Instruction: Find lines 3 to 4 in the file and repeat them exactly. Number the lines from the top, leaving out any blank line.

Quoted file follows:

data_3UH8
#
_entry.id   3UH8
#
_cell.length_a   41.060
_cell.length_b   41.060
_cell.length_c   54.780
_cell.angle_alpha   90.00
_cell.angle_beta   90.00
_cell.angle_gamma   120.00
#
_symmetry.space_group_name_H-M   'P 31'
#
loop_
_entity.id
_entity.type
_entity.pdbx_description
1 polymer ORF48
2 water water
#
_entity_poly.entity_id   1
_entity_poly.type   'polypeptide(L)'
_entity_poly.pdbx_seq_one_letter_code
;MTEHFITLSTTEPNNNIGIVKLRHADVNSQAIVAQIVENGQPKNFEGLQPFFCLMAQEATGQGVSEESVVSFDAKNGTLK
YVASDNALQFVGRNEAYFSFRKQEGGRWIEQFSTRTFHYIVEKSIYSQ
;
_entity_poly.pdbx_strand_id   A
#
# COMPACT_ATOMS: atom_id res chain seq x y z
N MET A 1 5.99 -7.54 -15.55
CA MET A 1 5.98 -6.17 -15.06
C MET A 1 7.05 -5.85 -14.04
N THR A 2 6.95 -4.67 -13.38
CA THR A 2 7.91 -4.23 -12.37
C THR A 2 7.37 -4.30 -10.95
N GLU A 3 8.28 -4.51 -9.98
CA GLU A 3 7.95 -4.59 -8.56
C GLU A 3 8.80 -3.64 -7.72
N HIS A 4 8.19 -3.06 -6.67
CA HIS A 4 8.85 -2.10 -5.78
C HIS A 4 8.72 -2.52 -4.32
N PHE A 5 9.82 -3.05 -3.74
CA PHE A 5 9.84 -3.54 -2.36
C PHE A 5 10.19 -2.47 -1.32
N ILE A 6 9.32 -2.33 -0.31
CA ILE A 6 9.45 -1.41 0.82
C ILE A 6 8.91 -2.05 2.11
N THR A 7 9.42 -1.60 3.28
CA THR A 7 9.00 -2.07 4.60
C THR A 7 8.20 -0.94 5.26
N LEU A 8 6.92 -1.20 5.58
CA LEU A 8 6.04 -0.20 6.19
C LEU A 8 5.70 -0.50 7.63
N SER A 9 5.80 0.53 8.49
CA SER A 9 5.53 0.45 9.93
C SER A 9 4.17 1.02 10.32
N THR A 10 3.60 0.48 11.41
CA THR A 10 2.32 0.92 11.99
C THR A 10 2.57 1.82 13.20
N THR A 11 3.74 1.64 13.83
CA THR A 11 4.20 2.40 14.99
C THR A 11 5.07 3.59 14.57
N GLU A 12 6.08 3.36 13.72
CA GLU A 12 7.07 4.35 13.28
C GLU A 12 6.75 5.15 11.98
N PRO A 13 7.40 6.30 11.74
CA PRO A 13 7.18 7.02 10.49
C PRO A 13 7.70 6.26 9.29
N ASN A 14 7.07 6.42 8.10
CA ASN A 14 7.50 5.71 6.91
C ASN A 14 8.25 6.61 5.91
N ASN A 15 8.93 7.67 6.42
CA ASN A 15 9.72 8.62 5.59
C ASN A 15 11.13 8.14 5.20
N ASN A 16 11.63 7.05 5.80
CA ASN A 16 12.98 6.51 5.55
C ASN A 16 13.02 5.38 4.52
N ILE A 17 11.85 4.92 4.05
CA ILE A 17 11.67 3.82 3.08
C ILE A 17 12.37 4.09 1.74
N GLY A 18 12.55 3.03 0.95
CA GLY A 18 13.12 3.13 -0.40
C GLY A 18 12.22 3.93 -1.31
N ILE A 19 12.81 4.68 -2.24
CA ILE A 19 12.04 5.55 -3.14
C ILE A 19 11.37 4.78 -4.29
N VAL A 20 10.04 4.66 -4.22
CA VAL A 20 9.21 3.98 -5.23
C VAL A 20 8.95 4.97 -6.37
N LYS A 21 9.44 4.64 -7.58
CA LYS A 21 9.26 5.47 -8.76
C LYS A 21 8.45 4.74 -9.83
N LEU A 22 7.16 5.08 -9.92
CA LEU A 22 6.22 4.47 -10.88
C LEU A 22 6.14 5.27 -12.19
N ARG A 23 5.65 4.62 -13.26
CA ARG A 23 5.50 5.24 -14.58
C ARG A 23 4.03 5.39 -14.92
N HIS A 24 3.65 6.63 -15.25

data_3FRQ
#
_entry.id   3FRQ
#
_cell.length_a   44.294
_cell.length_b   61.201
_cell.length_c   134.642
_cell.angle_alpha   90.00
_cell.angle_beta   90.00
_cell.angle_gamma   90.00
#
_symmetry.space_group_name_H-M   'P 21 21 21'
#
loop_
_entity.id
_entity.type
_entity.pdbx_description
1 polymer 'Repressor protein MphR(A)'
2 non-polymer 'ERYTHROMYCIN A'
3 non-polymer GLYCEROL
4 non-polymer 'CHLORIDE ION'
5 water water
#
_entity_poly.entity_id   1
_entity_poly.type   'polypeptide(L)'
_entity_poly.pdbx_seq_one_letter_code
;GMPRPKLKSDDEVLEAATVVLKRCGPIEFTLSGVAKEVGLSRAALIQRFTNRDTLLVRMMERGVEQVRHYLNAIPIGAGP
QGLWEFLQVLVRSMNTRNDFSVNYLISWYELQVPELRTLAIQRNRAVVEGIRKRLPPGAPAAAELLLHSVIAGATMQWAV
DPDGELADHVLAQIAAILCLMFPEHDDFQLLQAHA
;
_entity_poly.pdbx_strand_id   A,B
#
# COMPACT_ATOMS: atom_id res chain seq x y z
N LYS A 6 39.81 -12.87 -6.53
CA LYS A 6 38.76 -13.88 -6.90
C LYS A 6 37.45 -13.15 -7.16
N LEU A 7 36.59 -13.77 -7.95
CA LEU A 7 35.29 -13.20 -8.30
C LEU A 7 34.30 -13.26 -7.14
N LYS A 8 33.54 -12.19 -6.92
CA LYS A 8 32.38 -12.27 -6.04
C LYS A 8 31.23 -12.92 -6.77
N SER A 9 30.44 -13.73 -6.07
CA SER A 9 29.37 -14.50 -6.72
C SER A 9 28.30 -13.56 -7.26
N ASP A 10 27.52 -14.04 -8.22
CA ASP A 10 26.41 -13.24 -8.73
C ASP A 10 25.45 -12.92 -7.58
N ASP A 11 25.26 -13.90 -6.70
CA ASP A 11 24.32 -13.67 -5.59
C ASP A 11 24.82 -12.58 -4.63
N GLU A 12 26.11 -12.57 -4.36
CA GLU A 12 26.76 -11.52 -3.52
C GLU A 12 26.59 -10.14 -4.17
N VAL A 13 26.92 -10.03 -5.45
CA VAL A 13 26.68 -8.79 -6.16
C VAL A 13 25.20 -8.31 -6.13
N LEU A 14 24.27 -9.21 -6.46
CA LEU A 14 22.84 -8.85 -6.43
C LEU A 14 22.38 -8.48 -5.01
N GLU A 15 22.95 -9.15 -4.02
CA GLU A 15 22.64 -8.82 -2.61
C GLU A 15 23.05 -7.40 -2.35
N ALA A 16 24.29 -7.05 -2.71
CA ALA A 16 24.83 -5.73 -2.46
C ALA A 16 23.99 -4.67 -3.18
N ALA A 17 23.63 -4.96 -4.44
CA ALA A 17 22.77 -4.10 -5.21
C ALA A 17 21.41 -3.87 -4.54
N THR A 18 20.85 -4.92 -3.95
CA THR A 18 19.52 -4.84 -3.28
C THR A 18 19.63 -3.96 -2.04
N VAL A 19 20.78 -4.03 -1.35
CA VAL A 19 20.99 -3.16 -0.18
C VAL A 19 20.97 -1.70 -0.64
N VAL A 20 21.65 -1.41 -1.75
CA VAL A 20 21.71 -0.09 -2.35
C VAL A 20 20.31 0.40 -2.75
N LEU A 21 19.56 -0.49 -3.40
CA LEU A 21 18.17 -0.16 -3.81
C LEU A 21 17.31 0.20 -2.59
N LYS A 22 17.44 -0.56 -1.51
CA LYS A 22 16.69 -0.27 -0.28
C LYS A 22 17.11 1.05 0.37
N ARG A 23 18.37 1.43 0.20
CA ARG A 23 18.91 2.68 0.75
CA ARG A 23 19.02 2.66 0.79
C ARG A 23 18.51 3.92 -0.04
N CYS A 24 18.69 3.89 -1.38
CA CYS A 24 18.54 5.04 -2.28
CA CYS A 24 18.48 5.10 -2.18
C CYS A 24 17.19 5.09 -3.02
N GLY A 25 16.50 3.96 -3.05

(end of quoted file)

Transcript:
_entry.id   3UH8
#